As the child of a bipolar parent, I’ve spent 47 years learning about and dealing with the disease. To blame Roy Brooks’ outcome on the mental health system is just plain wrong ("Music, madness & Marquette Prison — Roy Brooks sad opus: from hard bop to hard time," Metro Times, Dec. 12-18). There are no known cures for bipolar disorders. The New Center Community Mental Health System gave Brooks care and treatment for 20 years. The maximum continuous hospitalization provided by the best insurance for this disease is 14 days, to develop a medication regime and then follow up on an outpatient basis — all of which took place. Meanwhile, Brooks successfully traveled the globe, partied with the stars and lived in prestigious neighborhoods such as Central Park West. Money was not an issue, so there should not have been a great dependence on public care, yet it was still provided. And Brooks chose not to follow his prescribed medication regimen.
What failed Brooks was not the mental health system. He simply made bad decisions and had no one who cared enough to make sure he took his medication. Rightfully, both these issues fall outside the role of government health system responsibilities. That doesn’t make the story any less sad. —Douglas R. Fehan, Birmingham
Keith A. Owens, I enjoyed your article ("Niggers old & new," Metro Times, Dec. 12-18). Of course, this is the same predicament poor whites find themselves in. At one time even though they were poor, they still were above all the dark-skinned people. Now with affirmative action and liberal crap, they lost some status. So, sure, they are going to call for the good old days when you could get paid for killing dark-skinned people (blacks, American Indians, Mexicans). The richer whites are OK with liberal policies, because it is not set up for any real power, just the competition of worker-level jobs. However, the rich Republicans will support anti-liberal agendas, not because they care really who works for them, but they know where the votes are. I am Native American and I know people are so hurt, and you can see this in gangs, cliques, churches, and mobs. Feeling left out, they may hurt someone else to be in the in-group. —David M. Scholes, email@example.com, Fort Cobb, Okla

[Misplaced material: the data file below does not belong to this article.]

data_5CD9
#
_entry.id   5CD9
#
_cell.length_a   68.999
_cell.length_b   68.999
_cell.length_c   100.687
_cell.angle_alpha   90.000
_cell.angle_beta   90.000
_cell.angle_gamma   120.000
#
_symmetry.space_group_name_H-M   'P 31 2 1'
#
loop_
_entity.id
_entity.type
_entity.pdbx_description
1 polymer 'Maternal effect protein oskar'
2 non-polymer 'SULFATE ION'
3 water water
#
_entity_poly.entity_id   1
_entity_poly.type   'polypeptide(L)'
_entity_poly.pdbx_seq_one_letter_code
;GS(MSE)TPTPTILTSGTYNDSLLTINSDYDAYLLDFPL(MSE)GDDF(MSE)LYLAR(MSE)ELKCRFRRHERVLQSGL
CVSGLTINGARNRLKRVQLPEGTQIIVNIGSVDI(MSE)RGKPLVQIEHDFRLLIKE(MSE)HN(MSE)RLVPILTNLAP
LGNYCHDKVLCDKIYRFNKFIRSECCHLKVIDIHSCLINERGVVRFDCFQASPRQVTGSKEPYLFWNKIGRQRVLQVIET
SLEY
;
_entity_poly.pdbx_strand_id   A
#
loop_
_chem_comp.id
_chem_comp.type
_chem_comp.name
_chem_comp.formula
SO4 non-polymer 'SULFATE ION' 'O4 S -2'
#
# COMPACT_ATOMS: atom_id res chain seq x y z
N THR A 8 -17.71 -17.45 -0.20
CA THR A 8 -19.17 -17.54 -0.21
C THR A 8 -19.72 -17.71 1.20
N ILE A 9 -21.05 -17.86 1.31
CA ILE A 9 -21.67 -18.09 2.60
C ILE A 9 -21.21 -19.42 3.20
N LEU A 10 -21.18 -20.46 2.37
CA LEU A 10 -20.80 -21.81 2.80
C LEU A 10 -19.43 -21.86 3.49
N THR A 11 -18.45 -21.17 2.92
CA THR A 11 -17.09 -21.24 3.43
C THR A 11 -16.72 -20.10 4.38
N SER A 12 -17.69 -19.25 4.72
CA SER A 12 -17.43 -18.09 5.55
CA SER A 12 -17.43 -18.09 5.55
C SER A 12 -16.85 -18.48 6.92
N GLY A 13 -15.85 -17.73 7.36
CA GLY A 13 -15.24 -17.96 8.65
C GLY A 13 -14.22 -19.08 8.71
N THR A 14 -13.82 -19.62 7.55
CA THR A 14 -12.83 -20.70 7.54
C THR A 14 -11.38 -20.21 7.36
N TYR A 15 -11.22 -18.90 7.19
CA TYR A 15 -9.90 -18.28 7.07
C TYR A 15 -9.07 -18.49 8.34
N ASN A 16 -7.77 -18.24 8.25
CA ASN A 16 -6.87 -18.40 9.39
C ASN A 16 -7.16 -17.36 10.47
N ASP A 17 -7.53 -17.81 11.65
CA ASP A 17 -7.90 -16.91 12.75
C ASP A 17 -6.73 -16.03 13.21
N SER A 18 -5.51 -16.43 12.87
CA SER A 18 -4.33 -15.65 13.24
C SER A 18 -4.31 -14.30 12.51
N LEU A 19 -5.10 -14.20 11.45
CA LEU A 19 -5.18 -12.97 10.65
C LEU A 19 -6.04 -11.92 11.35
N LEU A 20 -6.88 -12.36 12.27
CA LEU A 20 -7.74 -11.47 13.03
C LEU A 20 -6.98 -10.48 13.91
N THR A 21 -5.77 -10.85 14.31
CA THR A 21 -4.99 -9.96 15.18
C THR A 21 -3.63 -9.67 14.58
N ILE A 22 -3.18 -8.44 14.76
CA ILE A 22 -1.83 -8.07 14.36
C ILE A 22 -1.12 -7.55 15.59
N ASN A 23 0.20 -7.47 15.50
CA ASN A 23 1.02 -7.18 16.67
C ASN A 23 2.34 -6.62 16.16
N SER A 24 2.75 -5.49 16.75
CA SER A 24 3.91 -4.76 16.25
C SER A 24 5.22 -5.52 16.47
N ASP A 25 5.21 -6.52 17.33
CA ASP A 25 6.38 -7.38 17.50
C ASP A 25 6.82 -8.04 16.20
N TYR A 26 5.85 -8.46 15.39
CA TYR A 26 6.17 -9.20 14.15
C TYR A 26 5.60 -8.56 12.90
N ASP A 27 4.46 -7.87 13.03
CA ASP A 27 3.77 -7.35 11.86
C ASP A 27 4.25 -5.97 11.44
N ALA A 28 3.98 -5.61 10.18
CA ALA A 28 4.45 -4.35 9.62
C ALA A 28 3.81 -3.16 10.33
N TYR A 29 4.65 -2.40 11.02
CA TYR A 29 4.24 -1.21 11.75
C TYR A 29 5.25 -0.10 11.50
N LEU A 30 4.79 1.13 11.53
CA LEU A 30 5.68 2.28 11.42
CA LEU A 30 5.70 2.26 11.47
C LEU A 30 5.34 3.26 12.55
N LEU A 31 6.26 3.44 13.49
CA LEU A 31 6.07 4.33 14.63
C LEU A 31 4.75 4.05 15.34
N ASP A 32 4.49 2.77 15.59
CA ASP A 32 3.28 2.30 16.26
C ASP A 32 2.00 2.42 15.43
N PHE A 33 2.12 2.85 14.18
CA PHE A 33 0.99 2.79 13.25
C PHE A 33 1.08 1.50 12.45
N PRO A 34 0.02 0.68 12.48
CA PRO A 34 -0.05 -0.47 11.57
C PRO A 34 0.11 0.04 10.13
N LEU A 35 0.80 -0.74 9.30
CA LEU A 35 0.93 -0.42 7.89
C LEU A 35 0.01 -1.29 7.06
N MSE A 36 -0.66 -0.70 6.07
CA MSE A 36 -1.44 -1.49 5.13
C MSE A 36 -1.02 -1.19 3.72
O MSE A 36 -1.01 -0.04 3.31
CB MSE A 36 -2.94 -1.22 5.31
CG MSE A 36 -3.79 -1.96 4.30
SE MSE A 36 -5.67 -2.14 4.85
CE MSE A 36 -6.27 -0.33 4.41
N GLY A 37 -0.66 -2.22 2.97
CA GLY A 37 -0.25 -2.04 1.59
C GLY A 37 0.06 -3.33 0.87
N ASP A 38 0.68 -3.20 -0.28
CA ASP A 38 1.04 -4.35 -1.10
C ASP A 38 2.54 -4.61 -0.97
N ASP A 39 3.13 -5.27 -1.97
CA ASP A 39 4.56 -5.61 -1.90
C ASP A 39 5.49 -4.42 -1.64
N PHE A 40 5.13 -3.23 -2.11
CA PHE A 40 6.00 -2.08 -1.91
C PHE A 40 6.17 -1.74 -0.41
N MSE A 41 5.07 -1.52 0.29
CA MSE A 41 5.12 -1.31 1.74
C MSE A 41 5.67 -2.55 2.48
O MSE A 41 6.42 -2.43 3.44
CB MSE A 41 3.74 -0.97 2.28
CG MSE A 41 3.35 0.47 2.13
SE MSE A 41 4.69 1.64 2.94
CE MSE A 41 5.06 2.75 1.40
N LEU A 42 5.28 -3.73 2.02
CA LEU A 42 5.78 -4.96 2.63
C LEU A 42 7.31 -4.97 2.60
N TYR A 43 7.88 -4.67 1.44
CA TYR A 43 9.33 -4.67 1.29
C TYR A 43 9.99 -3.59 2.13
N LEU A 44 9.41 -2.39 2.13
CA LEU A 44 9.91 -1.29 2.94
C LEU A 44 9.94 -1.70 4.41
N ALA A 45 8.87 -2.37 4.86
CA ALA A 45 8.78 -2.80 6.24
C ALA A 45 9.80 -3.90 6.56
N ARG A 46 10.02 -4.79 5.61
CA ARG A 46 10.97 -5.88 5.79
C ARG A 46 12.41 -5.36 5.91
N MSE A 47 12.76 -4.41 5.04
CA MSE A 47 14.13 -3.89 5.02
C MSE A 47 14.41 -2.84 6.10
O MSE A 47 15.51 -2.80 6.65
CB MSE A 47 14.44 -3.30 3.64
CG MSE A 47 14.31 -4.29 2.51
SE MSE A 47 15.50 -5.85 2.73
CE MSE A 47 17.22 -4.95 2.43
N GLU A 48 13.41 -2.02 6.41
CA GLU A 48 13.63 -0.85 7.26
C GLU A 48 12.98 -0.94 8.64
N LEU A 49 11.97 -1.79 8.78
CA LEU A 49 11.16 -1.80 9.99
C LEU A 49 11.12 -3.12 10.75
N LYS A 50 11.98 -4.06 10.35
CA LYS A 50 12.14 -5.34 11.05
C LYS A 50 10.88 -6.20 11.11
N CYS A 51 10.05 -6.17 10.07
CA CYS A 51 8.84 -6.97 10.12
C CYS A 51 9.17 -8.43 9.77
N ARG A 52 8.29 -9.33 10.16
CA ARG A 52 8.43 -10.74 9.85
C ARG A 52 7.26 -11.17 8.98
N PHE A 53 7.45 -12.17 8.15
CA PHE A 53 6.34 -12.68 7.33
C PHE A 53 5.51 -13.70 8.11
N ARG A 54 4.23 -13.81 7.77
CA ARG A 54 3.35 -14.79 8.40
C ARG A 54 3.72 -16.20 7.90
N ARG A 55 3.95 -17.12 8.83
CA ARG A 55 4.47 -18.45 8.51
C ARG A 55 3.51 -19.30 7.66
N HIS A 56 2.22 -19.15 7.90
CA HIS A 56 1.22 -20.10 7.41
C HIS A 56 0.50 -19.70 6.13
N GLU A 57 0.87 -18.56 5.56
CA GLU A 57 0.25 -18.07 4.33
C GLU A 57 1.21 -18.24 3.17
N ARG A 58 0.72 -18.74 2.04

I have read the article written from Keith A. Owens about the new "niggers," the Arab-Americans. And I would like to say that I agree 100 percent with his article. This country needs to be together in a time of struggle as this is now. We do not need to single any race out. —Keith Gaffney, firstname.lastname@example.org, Oak Park
Learning from history
Mr. Owens, how many time have you seen in print, heard on the news or in an entertainment use, Jewish people refer to themselves as "kike" or as anything derogatory? You do not because they don't make light of their history. I grew up in a small segregated Texas town. I could not drink from the same water fountain as whites. When we went to the only movie house in town, we had to sit in the balcony. It is amazing how some African-Americans don't seem to really understand that the use of the word "nigger" makes it continuing baggage for you, me, and my children because it shows a disrespect we have for ourselves. It doesn't matter how you define it, giving a brief history of the word to explain how it came into being. It shows that we are what the word means, because as a race of people we will not stop our own people from disrespecting themselves. Or show how we really don't understand our history.
To refer to me, you, your mother, my father, Malcolm X, Martin Luther King Jr., Alex Haley, Donald Peterson, Fannie Lou Hammer, as niggers — man, aren't you miseducated. —Morris Richardson II, email@example.com, Southfield
I thought Mr. Owens’ column was excellent. I have to admit that I was one of the black folks saying, "It sure is nice to see white folks nice to us." After reading the column I realized that they are not being nice if they feel the need to call someone else a nigger or treat someone else badly; and I was also not a nigger before Sept. 11 I also don't think that America is a better place since Sept. 11; it has gotten worse. In order for this country to change, people's attitudes and beliefs need to change. —Sherri Holmes, Chicago, Ill.